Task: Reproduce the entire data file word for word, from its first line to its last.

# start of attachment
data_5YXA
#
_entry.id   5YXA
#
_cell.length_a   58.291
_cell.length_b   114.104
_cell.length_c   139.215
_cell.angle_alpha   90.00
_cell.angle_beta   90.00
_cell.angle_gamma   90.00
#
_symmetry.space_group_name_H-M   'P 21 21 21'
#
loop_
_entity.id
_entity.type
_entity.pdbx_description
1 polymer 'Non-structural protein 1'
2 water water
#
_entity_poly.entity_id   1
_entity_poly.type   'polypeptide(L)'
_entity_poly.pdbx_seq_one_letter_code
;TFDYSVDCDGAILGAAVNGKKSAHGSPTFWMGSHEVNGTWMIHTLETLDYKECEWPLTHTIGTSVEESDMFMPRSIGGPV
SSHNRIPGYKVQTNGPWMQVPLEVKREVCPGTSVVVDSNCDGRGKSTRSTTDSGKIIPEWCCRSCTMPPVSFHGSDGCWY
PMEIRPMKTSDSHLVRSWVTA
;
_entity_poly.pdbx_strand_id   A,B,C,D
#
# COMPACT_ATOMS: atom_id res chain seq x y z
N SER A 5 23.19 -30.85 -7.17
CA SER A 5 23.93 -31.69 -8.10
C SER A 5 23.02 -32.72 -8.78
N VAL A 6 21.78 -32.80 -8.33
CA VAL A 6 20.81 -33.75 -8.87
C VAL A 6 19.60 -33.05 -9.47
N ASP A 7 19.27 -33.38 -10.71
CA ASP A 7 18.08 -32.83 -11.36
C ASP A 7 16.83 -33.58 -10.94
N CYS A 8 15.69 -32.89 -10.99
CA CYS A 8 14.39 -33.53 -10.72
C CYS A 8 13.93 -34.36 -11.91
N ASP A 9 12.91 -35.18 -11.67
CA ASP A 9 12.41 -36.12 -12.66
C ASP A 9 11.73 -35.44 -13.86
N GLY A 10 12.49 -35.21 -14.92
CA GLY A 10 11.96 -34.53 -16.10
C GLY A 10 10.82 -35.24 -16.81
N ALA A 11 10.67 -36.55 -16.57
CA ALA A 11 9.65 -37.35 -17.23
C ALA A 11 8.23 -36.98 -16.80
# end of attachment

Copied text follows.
data_5YXA
#
_entry.id   5YXA
#
_cell.length_a   58.291
_cell.length_b   114.104
_cell.length_c   139.215
_cell.angle_alpha   90.00
_cell.angle_beta   90.00
_cell.angle_gamma   90.00
#
_symmetry.space_group_name_H-M   'P 21 21 21'
#
loop_
_entity.id
_entity.type
_entity.pdbx_description
1 polymer 'Non-structural protein 1'
2 water water
#
_entity_poly.entity_id   1
_entity_poly.type   'polypeptide(L)'
_entity_poly.pdbx_seq_one_letter_code
;TFDYSVDCDGAILGAAVNGKKSAHGSPTFWMGSHEVNGTWMIHTLETLDYKECEWPLTHTIGTSVEESDMFMPRSIGGPV
SSHNRIPGYKVQTNGPWMQVPLEVKREVCPGTSVVVDSNCDGRGKSTRSTTDSGKIIPEWCCRSCTMPPVSFHGSDGCWY
PMEIRPMKTSDSHLVRSWVTA
;
_entity_poly.pdbx_strand_id   A,B,C,D
#
# COMPACT_ATOMS: atom_id res chain seq x y z
N SER A 5 23.19 -30.85 -7.17
CA SER A 5 23.93 -31.69 -8.10
C SER A 5 23.02 -32.72 -8.78
N VAL A 6 21.78 -32.80 -8.33
CA VAL A 6 20.81 -33.75 -8.87
C VAL A 6 19.60 -33.05 -9.47
N ASP A 7 19.27 -33.38 -10.71
CA ASP A 7 18.08 -32.83 -11.36
C ASP A 7 16.83 -33.58 -10.94
N CYS A 8 15.69 -32.89 -10.99
CA CYS A 8 14.39 -33.53 -10.72
C CYS A 8 13.93 -34.36 -11.91
N ASP A 9 12.91 -35.18 -11.67
CA ASP A 9 12.41 -36.12 -12.66
C ASP A 9 11.73 -35.44 -13.86
N GLY A 10 12.49 -35.21 -14.92
CA GLY A 10 11.96 -34.53 -16.10
C GLY A 10 10.82 -35.24 -16.81
N ALA A 11 10.67 -36.55 -16.57
CA ALA A 11 9.65 -37.35 -17.23
C ALA A 11 8.23 -36.98 -16.80